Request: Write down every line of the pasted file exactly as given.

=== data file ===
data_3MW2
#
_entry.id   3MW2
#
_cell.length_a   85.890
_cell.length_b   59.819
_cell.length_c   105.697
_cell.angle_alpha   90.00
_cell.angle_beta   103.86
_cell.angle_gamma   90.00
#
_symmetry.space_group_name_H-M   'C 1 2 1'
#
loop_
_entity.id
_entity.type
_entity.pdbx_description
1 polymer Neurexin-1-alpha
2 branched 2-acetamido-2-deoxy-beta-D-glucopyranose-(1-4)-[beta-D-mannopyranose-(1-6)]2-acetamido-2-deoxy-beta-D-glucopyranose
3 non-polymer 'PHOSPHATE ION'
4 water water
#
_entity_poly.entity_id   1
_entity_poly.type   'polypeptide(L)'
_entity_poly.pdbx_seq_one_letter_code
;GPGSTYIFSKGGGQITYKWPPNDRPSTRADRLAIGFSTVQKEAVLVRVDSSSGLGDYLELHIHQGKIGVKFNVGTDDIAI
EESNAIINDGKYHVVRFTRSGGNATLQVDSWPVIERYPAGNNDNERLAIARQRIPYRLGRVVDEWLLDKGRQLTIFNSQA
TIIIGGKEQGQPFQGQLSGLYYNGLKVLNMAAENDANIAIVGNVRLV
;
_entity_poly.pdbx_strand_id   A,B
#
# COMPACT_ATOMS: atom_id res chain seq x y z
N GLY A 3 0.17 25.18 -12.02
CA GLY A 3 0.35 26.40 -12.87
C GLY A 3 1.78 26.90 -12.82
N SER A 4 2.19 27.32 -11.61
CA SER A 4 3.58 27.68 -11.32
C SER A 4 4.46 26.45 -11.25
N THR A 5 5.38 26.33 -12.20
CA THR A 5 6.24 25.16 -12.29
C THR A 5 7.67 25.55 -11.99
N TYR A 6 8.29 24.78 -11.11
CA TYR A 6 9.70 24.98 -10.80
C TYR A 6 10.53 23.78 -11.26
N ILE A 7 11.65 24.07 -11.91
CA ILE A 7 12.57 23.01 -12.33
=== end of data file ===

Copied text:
data_3MW2
#
_entry.id   3MW2
#
_cell.length_a   85.890
_cell.length_b   59.819
_cell.length_c   105.697
_cell.angle_alpha   90.00
_cell.angle_beta   103.86
_cell.angle_gamma   90.00
#
_symmetry.space_group_name_H-M   'C 1 2 1'
#
loop_
_entity.id
_entity.type
_entity.pdbx_description
1 polymer Neurexin-1-alpha
2 branched 2-acetamido-2-deoxy-beta-D-glucopyranose-(1-4)-[beta-D-mannopyranose-(1-6)]2-acetamido-2-deoxy-beta-D-glucopyranose
3 non-polymer 'PHOSPHATE ION'
4 water water
#
_entity_poly.entity_id   1
_entity_poly.type   'polypeptide(L)'
_entity_poly.pdbx_seq_one_letter_code
;GPGSTYIFSKGGGQITYKWPPNDRPSTRADRLAIGFSTVQKEAVLVRVDSSSGLGDYLELHIHQGKIGVKFNVGTDDIAI
EESNAIINDGKYHVVRFTRSGGNATLQVDSWPVIERYPAGNNDNERLAIARQRIPYRLGRVVDEWLLDKGRQLTIFNSQA
TIIIGGKEQGQPFQGQLSGLYYNGLKVLNMAAENDANIAIVGNVRLV
;
_entity_poly.pdbx_strand_id   A,B
#
# COMPACT_ATOMS: atom_id res chain seq x y z
N GLY A 3 0.17 25.18 -12.02
CA GLY A 3 0.35 26.40 -12.87
C GLY A 3 1.78 26.90 -12.82
N SER A 4 2.19 27.32 -11.61
CA SER A 4 3.58 27.68 -11.32
C SER A 4 4.46 26.45 -11.25
N THR A 5 5.38 26.33 -12.20
CA THR A 5 6.24 25.16 -12.29
C THR A 5 7.67 25.55 -11.99
N TYR A 6 8.29 24.78 -11.11
CA TYR A 6 9.70 24.98 -10.80
C TYR A 6 10.53 23.78 -11.26
N ILE A 7 11.65 24.07 -11.91
CA ILE A 7 12.57 23.01 -12.33